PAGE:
Alan Bray

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Alan Bray (13 October 1948 – 25 November 2001) was a British historian and gay rights activist. He was a Roman Catholic and had a particular interest in Christianity's relationship to homosexuality.

Early life[edit]

Bray was born in Hunslet, Leeds, to a working-class family.[1] His mother died when he was 12, an event that profoundly affected his relationships.[2] He attended secondary school in Leeds, where he met his lifelong partner Graham Wilson. He attended Bangor University and spent a year at an Anglican seminary before beginning a career in civil service.

Gay rights activism[edit]

He became involved with the Gay Liberation Front in the 1970s and actively campaigned for gay rights.[2] His interest in sexual politics influenced his work on history, which culminated in two books. His second book, The Friend, was published posthumously.

Legacy[edit]

The Roman Catholic Caucus of the Gay and Lesbian Christian Movement, of which Bray was a member, instituted a series of Alan Bray Memorial Lectures on Catholic theology and homosexuality. British historians Michael Hunter, Miri Rubin, and Laura Gowing co-edited the book Love, Friendship and Faith in Europe, 1300–1800 (Palgrave Macmillan, 2005), a collection of essays inspired by Bray's idea of finding some universal component of homosexuality within the experiences of intimacy and friendship without "locating a discourse that identifies persons as homosexual."[3] Nick Rumens's Queer Company: The Role and Meaning of Friendship in Gay Men's Work Lives (Ashgate, 2011), is also inspired by Alan Bray's scholarship.[4]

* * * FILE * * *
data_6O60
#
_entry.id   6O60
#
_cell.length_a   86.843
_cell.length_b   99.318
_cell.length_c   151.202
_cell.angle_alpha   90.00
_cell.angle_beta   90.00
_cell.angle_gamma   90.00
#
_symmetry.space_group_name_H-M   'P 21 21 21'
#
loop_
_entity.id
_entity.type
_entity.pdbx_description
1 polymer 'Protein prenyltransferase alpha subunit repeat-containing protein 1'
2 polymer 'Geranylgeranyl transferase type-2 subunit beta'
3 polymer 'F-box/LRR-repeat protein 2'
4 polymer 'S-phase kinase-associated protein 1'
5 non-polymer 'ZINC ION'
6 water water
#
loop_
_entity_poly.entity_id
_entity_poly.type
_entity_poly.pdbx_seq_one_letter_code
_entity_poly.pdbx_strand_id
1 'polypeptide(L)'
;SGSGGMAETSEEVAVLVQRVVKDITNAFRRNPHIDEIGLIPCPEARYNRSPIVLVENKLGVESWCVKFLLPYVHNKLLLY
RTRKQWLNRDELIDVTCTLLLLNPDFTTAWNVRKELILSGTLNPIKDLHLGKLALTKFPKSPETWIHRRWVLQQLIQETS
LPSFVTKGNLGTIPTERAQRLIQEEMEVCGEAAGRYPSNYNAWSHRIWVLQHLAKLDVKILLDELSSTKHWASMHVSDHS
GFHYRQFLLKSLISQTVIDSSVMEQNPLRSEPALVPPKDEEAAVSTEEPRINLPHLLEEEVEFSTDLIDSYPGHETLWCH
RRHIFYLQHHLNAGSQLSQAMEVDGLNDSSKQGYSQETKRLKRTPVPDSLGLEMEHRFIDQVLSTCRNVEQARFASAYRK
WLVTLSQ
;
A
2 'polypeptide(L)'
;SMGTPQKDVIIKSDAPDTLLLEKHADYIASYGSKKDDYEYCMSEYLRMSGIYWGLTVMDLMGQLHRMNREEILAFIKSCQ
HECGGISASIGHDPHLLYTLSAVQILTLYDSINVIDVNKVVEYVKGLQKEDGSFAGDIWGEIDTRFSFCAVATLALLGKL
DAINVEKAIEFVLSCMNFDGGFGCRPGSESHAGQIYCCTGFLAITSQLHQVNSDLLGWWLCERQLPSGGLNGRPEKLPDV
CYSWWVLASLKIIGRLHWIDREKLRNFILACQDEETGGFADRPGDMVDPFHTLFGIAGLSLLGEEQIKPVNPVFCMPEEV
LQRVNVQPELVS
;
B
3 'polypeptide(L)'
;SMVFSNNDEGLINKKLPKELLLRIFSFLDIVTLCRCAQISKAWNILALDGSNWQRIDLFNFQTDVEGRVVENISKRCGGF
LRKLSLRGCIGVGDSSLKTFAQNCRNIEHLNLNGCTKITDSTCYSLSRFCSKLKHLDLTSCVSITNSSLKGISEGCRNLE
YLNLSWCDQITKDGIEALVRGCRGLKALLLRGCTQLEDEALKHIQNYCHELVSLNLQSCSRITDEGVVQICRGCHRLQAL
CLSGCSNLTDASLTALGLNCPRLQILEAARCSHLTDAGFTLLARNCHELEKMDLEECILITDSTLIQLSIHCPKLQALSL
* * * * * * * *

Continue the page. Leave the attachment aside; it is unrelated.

Bibliography[edit]

References[edit]

  1. ^ Aldrich, Robert (2000). Who's Who in Contemporary Gay and Lesbian History: From World War II to the Present Day. Psychology Press. 
  2. ^ a b Gee, Stephen (18 December 2011). "Obituary: Alan Bray". The Guardian. Retrieved 2 July 2012. 
  3. ^ Gowing, Laura; Hunter, Michael; Rubin, Miri (2005). Love, Friendship and Faith in Europe, 1300-1800. Basingstoke: Palgrave Macmillan. ISBN 1-4039-9147-2. 
  4. ^ Nick Rumens, Queer Company: The Role and Meaning of Friendship in Gay Men's Work Lives, Ashgate, 2011, p. 29